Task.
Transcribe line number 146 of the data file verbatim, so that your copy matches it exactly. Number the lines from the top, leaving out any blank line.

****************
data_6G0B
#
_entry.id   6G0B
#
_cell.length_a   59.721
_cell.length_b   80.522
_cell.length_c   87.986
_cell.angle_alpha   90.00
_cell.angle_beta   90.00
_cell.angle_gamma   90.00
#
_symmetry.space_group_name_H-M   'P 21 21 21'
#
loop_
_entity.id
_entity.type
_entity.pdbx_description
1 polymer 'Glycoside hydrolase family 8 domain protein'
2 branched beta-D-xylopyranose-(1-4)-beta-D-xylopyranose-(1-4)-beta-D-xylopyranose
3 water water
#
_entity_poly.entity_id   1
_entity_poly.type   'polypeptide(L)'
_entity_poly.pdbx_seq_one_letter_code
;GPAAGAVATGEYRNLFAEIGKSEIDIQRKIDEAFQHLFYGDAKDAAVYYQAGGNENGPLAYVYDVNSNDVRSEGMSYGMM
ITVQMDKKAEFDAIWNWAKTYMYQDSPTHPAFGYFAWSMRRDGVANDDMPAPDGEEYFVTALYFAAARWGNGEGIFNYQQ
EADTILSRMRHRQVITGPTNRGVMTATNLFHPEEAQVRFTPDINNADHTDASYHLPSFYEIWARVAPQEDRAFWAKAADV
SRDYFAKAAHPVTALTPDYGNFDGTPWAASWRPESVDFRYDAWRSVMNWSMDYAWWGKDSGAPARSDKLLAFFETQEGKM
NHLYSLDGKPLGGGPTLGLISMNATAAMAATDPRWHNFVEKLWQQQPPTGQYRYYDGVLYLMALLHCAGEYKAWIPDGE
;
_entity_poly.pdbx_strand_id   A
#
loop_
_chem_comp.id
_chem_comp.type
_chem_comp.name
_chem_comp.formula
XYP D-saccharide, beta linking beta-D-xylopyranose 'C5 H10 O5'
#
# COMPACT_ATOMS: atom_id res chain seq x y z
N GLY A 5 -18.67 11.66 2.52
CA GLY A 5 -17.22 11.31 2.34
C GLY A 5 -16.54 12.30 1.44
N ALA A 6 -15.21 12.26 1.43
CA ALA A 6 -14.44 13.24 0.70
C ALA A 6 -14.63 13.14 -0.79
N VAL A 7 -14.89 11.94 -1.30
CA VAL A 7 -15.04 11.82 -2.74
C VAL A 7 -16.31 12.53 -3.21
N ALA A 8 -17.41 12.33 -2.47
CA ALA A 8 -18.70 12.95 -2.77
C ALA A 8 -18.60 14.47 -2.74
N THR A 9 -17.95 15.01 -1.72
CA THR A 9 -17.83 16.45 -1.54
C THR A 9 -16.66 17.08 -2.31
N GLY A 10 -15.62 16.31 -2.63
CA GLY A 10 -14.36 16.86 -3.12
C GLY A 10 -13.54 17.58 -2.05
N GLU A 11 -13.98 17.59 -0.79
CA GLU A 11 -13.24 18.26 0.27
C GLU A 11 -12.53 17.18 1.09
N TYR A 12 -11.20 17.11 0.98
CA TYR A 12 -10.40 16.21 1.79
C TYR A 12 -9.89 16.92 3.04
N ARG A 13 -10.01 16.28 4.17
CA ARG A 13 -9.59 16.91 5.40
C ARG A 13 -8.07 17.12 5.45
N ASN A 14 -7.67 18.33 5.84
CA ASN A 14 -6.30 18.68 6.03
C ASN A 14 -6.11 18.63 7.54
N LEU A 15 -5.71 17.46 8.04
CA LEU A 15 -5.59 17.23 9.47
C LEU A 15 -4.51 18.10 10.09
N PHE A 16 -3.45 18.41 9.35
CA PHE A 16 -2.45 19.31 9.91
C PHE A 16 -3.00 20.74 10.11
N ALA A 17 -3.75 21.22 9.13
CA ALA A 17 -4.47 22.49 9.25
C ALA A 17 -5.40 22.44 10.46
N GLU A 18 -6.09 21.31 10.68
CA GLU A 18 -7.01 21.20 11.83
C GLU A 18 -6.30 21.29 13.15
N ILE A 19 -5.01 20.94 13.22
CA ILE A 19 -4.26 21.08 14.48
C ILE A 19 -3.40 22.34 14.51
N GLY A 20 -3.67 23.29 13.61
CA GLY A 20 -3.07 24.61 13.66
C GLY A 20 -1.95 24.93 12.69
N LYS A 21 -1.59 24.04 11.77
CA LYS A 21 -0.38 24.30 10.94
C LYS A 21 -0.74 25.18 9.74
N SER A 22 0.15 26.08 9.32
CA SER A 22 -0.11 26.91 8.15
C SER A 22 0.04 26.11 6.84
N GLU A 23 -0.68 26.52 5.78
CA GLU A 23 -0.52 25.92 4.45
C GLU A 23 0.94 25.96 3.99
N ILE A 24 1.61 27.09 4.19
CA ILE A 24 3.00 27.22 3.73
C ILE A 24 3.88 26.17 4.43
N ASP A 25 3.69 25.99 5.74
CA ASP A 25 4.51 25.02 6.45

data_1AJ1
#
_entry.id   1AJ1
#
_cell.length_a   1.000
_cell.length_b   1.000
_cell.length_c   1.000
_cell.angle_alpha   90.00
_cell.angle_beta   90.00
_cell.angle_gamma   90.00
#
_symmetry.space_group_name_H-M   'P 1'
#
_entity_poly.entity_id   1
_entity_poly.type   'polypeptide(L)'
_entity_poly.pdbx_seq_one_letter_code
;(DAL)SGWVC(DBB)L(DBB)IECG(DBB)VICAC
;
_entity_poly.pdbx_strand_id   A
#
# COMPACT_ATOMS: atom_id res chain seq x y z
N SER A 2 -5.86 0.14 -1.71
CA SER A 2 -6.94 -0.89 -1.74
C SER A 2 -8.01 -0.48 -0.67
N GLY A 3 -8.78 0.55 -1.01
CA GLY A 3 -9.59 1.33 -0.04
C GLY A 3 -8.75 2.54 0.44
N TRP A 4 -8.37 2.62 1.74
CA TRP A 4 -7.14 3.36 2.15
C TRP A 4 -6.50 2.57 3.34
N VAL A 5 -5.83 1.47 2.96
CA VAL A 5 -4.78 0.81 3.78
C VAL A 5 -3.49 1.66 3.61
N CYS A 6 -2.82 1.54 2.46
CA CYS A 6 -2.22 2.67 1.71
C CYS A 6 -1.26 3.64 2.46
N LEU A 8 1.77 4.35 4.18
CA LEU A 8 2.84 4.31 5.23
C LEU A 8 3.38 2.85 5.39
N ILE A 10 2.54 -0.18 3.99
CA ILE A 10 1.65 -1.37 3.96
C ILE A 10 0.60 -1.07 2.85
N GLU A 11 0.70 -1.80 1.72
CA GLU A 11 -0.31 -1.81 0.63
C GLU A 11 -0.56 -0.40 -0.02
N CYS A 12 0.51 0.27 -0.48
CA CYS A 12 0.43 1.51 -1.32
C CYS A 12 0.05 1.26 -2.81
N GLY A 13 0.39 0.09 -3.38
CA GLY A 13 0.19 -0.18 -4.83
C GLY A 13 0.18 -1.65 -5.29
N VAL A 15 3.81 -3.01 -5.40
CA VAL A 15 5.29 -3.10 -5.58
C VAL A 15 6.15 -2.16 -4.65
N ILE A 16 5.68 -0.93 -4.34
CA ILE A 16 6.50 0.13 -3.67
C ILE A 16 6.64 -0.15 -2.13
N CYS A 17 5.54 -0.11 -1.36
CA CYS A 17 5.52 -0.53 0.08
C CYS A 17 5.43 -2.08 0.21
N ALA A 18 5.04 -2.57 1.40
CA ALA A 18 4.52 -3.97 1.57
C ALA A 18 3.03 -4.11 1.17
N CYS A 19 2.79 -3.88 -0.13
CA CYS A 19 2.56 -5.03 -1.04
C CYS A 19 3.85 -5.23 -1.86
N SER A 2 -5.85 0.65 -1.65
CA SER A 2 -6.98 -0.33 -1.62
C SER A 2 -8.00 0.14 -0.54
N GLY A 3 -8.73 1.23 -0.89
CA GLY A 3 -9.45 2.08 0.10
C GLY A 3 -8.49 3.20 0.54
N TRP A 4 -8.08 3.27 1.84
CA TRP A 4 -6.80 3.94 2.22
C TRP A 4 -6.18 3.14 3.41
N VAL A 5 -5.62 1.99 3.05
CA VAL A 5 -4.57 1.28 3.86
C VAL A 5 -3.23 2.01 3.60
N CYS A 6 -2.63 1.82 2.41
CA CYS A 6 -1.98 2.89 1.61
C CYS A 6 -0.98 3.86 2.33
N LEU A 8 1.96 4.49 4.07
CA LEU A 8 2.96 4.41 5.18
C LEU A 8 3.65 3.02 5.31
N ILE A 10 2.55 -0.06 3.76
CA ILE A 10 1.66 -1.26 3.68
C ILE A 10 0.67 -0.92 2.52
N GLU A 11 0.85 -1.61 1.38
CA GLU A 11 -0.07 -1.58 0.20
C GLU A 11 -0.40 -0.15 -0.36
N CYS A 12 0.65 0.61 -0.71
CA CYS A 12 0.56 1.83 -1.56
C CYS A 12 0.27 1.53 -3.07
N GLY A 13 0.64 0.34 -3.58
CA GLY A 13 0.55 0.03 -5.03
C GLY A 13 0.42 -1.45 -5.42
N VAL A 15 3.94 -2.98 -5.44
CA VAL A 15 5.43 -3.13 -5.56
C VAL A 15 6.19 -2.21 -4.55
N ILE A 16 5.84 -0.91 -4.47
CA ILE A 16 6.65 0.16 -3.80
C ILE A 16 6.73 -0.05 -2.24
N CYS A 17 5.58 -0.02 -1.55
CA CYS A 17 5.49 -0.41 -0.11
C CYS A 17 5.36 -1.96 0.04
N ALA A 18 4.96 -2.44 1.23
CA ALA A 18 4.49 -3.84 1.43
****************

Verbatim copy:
CA GLU A 11 -0.31 -1.81 0.63